It feels weird these days that there’s no James Bond video games being released. The last major James Bond game was 007: Legends in late 2012, made to advertise the then-new Skyfall film. Activision revoked the James Bond licence the following year, and unfortunately killed off the wonderful Eurocom in the process. Since then, nobody has come up to the plate to bring the titular spy back in a big-budget licensed game. A shame, really.
While most people probably remember the heyday when Nightfire was the in-thing, or even tried to give stuff like 007 Blood Stone a try, James Bond games have been around much, much longer. There’s so many of them, more than you’d expect. Most of these are fairly quick to talk about, except for one that came out in the early ‘90s.
But before Activision, before EA, even before Goldeneye 007 was having people go Slappers Only in The Basement, there was those really awkward years throughout the 80s and 90s.
Before Nintendo published James Bond 007 and the famous Goldeneye, there wasn’t really a definitive publisher of James Bond games. Parker Brothers put out a passable action game on the Atari 2600 where you play as one of Bond’s fancy cars rather than the character. Mindscape published a few Angelsoft text adventures – written by James Bond historian and later Bond book author Raymond Benson – at one point even Interplay got in on the Bond thing, taking Delphine Software’s Operation Stealth and slapping the James Bond license on it, changing only a few names here and there. But the primary publisher for a lot of Bond games during this period was British publisher Domark.
When Domark had the license throughout the late 80s to early 90s, they released many different kinds of games. Often times these were action games inspired by existing games, like the game based on The Spy Who Loved Me being a passable Spy Hunter clone. There were also games based on Licence to Kill, Live and Let Die, and The Living Daylights.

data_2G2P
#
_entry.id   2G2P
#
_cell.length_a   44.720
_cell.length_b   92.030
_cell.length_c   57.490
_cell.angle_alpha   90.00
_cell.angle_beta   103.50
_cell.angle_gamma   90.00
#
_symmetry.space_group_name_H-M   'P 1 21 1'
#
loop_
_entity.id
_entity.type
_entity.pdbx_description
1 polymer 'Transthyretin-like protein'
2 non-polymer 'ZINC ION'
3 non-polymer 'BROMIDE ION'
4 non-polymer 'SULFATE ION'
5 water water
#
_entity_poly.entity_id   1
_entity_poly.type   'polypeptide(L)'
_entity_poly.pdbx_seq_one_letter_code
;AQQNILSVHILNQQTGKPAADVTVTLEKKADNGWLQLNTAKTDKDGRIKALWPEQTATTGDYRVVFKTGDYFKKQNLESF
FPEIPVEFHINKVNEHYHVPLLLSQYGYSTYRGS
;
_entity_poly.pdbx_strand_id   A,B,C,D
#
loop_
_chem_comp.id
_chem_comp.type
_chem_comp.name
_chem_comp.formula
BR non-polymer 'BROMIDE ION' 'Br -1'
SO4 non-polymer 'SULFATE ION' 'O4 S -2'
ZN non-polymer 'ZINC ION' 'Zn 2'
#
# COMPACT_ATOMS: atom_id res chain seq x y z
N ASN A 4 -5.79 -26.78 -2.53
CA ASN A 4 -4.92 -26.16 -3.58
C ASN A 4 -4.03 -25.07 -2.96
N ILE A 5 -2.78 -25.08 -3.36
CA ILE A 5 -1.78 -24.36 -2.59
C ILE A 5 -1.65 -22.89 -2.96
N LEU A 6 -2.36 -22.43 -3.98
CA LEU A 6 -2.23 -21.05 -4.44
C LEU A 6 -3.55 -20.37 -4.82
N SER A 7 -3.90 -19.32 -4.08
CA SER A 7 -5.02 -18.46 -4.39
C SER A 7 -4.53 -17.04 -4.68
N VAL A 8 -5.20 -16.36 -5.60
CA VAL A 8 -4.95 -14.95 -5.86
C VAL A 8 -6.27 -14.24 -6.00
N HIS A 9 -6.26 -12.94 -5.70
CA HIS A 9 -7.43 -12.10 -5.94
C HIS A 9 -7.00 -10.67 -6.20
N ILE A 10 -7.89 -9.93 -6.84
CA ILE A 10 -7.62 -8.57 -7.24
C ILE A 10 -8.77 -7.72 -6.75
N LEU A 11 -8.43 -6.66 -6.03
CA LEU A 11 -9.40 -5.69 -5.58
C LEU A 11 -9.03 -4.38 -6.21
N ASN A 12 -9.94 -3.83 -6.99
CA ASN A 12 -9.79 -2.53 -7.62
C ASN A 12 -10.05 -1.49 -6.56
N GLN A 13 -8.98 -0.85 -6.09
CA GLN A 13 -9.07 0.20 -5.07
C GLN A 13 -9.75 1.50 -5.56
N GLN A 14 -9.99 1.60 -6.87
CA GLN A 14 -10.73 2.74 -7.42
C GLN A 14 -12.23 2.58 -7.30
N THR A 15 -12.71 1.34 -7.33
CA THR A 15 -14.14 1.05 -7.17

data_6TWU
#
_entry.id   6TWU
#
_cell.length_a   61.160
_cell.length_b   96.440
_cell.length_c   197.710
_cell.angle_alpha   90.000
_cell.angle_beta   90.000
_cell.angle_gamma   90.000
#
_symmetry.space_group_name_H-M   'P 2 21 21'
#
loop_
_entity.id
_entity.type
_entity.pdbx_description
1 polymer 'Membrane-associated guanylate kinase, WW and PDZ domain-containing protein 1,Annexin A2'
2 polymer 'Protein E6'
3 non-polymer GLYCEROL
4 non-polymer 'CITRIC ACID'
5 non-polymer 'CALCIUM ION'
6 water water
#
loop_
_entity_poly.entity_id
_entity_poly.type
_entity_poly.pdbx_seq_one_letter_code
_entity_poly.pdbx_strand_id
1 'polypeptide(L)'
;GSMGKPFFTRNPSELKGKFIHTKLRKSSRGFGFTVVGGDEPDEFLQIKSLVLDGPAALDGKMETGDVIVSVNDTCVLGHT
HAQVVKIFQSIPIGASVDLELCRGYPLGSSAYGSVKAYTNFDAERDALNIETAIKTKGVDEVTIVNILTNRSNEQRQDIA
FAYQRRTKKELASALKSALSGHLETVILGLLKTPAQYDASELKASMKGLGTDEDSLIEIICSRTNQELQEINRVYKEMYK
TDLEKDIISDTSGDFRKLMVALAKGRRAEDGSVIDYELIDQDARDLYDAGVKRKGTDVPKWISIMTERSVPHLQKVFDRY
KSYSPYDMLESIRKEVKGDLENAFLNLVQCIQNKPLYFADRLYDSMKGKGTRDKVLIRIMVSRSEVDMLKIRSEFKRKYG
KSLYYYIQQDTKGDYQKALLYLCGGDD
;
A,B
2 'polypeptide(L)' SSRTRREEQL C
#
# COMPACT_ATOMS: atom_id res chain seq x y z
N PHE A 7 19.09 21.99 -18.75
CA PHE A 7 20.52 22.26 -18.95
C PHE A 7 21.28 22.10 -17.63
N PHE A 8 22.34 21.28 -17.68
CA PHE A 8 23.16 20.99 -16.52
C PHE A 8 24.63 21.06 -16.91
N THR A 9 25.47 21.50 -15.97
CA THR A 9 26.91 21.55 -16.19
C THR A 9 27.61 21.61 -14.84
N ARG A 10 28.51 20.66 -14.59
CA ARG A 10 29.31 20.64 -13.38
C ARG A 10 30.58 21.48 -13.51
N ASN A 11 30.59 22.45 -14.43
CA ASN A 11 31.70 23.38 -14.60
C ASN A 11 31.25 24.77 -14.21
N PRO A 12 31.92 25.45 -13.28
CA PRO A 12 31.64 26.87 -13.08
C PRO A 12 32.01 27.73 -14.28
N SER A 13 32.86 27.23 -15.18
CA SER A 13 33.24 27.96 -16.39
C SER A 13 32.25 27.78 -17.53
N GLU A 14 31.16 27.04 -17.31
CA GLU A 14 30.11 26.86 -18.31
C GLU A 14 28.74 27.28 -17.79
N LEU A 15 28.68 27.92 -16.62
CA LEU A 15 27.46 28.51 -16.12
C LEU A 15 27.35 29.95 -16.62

I do not recommend actively seeking out these games. If you’re morbidly curious, find a cracked copy where you can turn on cheats. A lot of these games are stupidly hard, probably to cover up how little there was in overall game content. For example, Licence to Kill can be beaten in less than 15 minutes if you’re skilled enough. Probably wasn’t worth the $50 price tag with that little gameplay value.
While most of these games were on home computers, there was a James Bond game on home console and it was quite an interesting little piece, and I’m not talking about that busted THQ game based off the short-lived James Bond Jr. TV series. No, I’m talking about what ended up being Domark’s final James Bond game: James Bond 007: The Duel.
Released in 1993 for the Sega Genesis/Mega Drive and Game Gear, this is an action-based platformer. Developed by “The Kremlin” – in reality Domark’s in-house development team – this is the only James Bond game to appear on Sega platforms. Surprisingly this is not based on an existing film, but rather an amalgamation of various elements of Bond films up to that point.
This also got a Master System and Game Gear release, mostly identical to the Genesis game gameplay wise, but for the sake of this article I’m covering only the Genesis version.
It even features Timothy Dalton as Bond. At least, a video game rendition of him. This is interesting because he hadn’t done a Bond film since 1989’s Licence to Kill, and this was around the time where the James Bond franchise was in limbo because of legal problems between MGM and United Artists. Dalton would leave the role in early 1994, with Pierce Brosnan being the next James Bond later that year. Had this game come out just a little bit later, we probably would’ve gotten Pierce Brosnan making his James Bond game debut here. Oh, what could’ve been.